In recent years, Harlem has been drastically changing and the Bronx isn’t far behind, with all these changes some would argue that new leadership and vision is necessary.
This is true for Michael Walrond Jr. who is affectionately known as Pastor Mike in the community and running against Rep. Charles Rangel and Sen. Adrian Espaillat for the 13th District Congressional seat.
The pastor of First Corinthians Baptist Church (FCBC) shocked many when he put his hat in the race against the longtime congressman, but it sparked a new hope and reinvigoration that the community is looking for.
“After being a pastor in the community for 10 years I became very much acquainted with a lot of the frustrations members of this congregation had, members of the community’s frustrations with the elected officials, the seeming disconnection between people and the elected officials,” said Walrond about his reason for running.
“People felt disconnected from the whole process and change and the transformation that’s taking place.”
His sincerity comes across every time he speaks at debates and engagements during the months leading to the primary elections on June 24th.
He’s proven to be serious about the election race by always being able to give well informed answers to questions using facts, figures, examples, and statistics that are consistent, where many politicians are found to be inconsistent, but by trade he isn’t a politician just passionate about people.
He has a proven track record of leadership in the community as the pastor of FCBC creating multiple outlets for growth and “reimagining” life despite people’s current situation. Also, with his church’s thousands of members, from its modest 300 members it had when he started 10 years ago, along with several community programs he’s put into place that are available to the community not just his congregation the connection to the people is there.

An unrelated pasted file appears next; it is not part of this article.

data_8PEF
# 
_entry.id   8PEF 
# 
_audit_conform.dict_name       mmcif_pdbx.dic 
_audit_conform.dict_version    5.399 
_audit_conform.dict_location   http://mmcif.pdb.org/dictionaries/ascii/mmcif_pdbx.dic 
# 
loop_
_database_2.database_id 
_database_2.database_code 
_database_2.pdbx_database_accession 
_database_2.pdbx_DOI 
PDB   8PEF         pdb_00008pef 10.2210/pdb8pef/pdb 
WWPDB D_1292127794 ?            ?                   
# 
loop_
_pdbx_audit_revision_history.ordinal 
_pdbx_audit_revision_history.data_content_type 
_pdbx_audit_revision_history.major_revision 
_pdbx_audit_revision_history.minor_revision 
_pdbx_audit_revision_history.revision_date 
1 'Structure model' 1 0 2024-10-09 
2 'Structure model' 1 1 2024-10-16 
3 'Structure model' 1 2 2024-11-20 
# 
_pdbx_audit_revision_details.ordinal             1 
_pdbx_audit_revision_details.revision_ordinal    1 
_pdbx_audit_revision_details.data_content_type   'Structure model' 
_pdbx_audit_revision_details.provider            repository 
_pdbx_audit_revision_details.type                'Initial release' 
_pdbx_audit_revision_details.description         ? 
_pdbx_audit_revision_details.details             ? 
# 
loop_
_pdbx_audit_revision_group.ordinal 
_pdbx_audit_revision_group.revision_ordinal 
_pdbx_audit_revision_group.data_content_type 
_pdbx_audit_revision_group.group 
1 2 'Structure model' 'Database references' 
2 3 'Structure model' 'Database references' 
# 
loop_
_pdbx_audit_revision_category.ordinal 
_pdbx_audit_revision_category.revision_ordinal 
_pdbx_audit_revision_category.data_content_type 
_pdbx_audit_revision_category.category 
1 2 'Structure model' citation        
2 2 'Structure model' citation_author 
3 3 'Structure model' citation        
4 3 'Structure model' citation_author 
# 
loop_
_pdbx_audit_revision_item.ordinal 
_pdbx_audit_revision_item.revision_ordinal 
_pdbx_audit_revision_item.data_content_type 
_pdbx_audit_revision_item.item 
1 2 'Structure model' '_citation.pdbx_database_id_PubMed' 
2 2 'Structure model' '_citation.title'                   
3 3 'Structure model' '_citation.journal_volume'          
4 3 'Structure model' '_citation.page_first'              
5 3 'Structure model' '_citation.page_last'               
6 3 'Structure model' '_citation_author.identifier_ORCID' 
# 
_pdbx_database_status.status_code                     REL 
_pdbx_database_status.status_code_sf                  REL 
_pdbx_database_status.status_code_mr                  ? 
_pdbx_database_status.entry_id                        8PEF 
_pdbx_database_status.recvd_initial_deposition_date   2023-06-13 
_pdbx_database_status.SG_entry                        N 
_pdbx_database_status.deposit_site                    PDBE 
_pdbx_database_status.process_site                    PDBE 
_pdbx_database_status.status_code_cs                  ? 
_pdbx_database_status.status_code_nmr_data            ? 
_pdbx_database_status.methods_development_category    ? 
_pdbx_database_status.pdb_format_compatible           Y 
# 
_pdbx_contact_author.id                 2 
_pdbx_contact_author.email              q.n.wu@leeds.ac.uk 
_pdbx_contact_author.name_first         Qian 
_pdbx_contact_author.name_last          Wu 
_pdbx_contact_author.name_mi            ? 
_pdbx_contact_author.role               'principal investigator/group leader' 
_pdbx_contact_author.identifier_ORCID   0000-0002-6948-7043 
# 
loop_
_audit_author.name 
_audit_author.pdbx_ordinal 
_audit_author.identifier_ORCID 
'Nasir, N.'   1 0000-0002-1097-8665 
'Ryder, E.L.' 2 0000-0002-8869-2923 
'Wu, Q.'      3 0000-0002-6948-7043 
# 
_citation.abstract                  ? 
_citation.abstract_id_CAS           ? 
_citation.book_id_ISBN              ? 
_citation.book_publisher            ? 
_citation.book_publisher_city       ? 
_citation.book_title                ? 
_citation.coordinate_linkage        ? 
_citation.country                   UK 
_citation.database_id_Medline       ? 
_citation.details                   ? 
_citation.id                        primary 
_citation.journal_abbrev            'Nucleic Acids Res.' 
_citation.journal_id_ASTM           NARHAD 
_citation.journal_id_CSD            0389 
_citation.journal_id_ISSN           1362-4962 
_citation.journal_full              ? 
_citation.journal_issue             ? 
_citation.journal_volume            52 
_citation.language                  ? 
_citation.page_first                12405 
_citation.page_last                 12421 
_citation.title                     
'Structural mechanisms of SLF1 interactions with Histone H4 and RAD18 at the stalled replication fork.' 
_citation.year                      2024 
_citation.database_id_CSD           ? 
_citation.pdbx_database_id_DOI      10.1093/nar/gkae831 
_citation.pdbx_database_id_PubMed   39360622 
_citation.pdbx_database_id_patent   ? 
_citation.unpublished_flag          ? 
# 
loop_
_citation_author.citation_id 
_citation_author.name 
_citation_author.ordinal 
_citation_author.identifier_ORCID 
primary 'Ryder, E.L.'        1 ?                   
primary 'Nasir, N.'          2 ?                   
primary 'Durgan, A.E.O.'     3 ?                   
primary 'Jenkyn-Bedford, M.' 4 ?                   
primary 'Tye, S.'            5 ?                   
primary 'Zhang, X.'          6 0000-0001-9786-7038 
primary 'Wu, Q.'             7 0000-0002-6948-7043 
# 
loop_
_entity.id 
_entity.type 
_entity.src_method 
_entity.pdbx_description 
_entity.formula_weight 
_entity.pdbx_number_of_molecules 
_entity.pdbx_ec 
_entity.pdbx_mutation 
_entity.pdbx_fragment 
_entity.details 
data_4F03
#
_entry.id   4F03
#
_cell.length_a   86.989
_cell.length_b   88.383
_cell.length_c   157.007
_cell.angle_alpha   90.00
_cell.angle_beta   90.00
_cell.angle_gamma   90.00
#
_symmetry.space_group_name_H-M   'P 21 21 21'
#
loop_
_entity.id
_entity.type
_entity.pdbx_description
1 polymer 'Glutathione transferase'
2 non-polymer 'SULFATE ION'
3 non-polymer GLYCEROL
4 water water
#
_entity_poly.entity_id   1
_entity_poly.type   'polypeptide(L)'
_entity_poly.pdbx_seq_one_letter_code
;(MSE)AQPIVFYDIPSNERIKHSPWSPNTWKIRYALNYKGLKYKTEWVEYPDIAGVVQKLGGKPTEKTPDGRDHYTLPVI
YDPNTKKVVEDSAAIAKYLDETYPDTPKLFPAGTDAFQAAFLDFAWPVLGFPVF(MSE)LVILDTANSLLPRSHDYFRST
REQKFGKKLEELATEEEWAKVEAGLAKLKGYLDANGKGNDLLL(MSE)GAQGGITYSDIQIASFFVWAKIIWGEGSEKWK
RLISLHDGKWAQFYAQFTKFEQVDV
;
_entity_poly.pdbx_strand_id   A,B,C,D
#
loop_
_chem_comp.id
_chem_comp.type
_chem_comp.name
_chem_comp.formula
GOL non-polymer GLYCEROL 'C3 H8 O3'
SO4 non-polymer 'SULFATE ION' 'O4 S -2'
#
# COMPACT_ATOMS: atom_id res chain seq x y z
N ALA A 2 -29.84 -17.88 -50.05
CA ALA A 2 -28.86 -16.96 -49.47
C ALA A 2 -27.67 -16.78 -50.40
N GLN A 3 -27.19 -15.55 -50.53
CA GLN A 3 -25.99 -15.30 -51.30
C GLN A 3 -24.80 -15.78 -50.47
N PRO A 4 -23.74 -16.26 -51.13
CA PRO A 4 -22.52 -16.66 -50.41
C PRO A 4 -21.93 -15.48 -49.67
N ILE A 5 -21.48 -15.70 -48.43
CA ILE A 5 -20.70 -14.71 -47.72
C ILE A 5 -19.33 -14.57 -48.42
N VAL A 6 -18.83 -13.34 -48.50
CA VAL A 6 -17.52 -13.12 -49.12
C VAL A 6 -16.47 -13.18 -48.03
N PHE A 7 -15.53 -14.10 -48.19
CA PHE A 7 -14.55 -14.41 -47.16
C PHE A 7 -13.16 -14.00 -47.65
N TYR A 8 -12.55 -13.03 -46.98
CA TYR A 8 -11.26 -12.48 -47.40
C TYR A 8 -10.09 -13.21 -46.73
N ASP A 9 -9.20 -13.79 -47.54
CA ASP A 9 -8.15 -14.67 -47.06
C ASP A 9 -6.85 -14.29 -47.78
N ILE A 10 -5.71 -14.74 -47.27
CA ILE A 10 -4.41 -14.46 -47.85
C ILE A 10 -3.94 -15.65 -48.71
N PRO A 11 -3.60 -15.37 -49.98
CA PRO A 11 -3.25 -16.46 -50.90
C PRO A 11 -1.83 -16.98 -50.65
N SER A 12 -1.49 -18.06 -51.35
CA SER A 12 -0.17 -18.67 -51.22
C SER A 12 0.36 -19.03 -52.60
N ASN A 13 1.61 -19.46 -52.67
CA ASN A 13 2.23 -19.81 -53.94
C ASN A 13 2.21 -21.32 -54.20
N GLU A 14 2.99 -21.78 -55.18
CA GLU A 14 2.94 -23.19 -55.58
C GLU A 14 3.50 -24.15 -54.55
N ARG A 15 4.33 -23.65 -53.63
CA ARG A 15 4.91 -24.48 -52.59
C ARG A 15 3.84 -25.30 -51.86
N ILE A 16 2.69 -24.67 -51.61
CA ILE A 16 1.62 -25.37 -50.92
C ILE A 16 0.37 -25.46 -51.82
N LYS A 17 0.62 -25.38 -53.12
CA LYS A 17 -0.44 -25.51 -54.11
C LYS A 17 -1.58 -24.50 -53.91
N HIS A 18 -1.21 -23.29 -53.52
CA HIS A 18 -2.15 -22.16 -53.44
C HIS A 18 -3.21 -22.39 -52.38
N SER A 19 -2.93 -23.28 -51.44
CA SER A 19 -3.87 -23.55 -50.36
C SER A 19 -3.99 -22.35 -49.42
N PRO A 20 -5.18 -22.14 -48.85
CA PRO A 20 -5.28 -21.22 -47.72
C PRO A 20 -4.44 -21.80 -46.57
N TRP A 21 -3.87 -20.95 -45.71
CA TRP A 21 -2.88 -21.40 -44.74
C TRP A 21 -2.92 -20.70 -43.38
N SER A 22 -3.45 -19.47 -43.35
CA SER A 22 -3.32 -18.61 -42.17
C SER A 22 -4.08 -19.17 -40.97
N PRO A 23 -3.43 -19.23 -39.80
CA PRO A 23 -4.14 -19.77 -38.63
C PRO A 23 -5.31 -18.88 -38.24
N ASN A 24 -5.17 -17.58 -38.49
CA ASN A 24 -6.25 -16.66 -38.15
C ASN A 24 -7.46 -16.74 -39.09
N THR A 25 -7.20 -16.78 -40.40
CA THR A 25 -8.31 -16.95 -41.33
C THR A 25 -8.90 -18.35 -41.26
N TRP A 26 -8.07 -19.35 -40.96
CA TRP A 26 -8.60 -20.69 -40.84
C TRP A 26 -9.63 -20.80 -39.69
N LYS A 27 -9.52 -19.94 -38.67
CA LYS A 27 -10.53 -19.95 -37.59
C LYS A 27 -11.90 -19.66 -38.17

Walrond is looking to take his community efforts to the next level with his candidacy and help everyone in district 13 and on a federal level.
“It’s a step towards the next generation of leadership,” said Rev. Dr. Kahli Mootoo from Bright Temple African Methodist Episcopal church who weighed in on Walrond’s candidacy.
“I think he’s genuine and really cares about the community and that’s why he’s doing it.”
As far as immigration and being able to relate to it, Walrond is a son of immigrants and believes that immigration reform needs to be passed and understands that immigrants pump billions of dollars into the American economy because they usually own their own businesses which create more jobs.
“82 percent of small businesses alone are owned by immigrants,” said Walrond.
He continued on to say, “there’s a myth that if immigration gets passed then people are going to lose jobs, and I don’t believe that.” His research on the subject supports his beliefs.
“The Calvin Foundation found that in 2012 alone U.S. businesses that were founded and owned by immigrants actually created 560 thousand jobs and pumped $63 billion into the economy. We strengthen the economy and produce even more jobs by passing immigration reform,” said Walrond.
Both Harlem and the Bronx are very diverse with the African, Muslim, Domican, etc groups Walrond says, “I honor the inherit dignity of all human beings. It’s not about being a Christian it’s about being a human being.”
Besides participating in political activism, last October, the pastor opened up his church to Imam Konate after being evicted from his mosque in Harlem. “I think it’s a pathway to building stronger relationships and I think the eviction was unjust in many ways,” said Walrond about his friend’s, Imam Souleimane Konate, situation.
Walrond’s grassroots campaign against Congressman Charles Rangel and State Senator Adriano Espaillat may seem very ambitious to some, but he’s proven to be a worthy competitor among the men and staying focused on what’s most important- the people of the community he’s vying to represent.